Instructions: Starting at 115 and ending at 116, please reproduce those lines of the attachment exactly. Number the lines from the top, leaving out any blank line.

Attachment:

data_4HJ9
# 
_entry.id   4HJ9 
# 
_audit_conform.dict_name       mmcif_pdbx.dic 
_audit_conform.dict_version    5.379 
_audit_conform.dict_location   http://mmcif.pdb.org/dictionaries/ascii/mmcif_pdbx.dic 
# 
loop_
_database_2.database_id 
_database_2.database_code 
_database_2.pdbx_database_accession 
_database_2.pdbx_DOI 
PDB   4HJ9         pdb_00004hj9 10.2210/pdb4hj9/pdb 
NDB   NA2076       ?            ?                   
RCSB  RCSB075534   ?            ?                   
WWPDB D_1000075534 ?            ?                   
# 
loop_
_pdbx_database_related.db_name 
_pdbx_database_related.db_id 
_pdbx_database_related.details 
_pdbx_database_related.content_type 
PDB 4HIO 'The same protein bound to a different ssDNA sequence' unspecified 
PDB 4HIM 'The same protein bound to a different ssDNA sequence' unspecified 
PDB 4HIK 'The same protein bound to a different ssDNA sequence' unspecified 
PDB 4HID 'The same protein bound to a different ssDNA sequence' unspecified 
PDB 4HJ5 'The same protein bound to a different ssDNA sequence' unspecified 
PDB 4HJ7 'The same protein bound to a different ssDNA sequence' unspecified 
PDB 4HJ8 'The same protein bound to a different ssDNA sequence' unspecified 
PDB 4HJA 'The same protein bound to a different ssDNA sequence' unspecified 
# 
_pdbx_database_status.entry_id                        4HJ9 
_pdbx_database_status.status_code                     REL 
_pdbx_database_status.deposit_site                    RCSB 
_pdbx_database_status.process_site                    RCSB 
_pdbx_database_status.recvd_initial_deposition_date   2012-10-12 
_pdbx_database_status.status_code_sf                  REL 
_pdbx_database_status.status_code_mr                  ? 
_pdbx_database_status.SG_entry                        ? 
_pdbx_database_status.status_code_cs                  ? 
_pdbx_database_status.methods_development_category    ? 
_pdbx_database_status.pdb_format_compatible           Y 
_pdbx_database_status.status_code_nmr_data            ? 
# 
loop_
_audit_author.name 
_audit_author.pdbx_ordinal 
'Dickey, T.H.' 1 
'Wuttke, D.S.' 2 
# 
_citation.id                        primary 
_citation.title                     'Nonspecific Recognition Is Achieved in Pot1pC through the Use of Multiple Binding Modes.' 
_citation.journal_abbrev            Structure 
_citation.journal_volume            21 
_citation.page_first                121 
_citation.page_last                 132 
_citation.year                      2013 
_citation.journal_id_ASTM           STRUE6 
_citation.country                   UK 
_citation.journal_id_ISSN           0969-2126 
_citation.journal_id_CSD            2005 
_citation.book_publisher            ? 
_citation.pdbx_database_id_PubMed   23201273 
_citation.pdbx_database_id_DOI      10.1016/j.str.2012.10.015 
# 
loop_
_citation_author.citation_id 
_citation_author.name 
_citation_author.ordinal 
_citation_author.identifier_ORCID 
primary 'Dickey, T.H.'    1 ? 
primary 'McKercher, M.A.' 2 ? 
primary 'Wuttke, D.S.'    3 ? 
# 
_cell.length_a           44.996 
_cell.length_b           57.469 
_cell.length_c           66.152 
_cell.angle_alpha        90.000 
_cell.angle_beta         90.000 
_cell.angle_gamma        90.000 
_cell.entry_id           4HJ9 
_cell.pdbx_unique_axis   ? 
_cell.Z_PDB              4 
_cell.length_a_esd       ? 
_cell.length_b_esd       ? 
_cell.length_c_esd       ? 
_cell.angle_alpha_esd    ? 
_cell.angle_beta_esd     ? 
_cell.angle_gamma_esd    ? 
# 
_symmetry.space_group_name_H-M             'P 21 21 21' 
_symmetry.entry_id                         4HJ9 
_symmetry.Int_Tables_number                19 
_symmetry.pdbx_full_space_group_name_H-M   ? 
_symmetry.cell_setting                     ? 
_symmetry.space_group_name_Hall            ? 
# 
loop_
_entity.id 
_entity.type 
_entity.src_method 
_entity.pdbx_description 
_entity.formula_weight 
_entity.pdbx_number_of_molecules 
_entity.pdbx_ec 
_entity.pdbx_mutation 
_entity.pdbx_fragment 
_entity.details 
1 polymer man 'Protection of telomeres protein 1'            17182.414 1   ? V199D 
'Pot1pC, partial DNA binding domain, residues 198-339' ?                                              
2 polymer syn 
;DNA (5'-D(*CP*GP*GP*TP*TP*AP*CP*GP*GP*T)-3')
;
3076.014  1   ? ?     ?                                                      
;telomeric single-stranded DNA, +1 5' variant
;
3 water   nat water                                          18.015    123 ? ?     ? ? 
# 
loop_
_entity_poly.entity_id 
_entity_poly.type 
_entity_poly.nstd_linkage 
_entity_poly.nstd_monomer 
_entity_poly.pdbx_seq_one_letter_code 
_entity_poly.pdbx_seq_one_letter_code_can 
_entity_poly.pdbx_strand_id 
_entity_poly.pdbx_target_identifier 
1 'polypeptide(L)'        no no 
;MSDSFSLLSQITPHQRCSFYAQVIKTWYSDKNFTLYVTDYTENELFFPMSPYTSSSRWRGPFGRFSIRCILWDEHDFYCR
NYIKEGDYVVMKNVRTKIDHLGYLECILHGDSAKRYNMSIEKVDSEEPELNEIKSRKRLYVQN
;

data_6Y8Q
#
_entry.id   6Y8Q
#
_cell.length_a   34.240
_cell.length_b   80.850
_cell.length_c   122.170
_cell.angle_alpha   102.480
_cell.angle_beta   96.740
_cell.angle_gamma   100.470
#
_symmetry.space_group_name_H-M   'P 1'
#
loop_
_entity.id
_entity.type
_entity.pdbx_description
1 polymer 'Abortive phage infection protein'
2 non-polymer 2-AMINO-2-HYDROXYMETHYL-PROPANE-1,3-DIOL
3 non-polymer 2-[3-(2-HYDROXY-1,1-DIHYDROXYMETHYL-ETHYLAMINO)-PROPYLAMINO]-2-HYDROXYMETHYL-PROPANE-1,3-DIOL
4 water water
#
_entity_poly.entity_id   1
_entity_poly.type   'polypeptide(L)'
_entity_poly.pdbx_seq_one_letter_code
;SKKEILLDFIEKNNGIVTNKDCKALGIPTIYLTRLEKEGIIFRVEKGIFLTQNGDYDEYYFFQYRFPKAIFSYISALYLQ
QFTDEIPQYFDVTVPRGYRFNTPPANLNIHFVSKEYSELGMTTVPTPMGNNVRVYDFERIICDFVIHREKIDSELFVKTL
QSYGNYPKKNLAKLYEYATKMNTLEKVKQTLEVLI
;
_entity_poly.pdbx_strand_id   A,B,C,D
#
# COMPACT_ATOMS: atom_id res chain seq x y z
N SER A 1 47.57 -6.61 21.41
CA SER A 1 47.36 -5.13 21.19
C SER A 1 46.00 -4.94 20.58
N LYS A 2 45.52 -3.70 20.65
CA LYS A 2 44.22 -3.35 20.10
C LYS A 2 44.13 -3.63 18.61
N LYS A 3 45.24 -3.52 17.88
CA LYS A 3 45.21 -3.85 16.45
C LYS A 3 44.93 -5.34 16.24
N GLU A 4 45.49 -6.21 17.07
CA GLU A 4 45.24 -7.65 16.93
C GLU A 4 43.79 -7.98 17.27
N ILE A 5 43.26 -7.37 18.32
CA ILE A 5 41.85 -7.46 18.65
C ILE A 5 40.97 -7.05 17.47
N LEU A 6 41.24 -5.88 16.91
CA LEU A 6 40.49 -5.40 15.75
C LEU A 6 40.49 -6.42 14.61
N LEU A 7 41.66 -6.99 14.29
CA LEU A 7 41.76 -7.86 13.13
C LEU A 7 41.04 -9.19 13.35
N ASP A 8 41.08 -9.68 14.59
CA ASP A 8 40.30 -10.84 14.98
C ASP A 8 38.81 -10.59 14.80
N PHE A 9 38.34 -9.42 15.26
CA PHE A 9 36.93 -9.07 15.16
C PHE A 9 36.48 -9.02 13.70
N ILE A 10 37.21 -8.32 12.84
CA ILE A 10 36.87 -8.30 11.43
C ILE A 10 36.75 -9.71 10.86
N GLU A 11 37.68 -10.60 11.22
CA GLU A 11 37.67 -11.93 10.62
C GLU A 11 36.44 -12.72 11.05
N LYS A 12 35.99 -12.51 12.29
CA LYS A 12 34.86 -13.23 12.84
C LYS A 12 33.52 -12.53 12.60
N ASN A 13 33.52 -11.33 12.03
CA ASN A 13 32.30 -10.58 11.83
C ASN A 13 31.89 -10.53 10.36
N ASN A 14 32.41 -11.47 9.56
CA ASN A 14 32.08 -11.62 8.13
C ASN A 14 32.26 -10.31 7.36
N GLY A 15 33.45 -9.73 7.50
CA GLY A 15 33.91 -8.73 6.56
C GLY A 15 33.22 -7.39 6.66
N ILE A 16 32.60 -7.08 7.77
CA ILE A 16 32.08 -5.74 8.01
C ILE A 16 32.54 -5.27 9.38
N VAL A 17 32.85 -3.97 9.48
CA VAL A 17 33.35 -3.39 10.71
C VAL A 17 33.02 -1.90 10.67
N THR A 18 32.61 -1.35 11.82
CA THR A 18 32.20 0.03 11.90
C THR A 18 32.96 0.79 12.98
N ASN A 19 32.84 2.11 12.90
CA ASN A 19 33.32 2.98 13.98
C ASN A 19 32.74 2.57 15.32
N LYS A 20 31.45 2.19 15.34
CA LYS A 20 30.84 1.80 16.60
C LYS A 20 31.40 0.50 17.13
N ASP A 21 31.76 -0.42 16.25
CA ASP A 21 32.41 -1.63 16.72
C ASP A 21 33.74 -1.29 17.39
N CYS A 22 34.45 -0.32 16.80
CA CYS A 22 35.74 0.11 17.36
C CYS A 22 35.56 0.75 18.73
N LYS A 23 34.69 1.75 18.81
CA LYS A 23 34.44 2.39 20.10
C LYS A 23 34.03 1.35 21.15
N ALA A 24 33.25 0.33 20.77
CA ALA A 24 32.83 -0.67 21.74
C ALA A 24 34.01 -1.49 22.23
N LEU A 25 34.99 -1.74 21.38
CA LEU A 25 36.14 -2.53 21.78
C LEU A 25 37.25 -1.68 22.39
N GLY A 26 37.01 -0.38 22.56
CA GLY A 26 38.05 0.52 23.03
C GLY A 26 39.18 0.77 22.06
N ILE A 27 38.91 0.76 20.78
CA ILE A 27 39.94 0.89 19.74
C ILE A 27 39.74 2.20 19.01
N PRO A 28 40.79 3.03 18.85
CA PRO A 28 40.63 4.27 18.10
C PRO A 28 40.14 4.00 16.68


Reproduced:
3076.014  1   ? ?     ?                                                      
;telomeric single-stranded DNA, +1 5' variant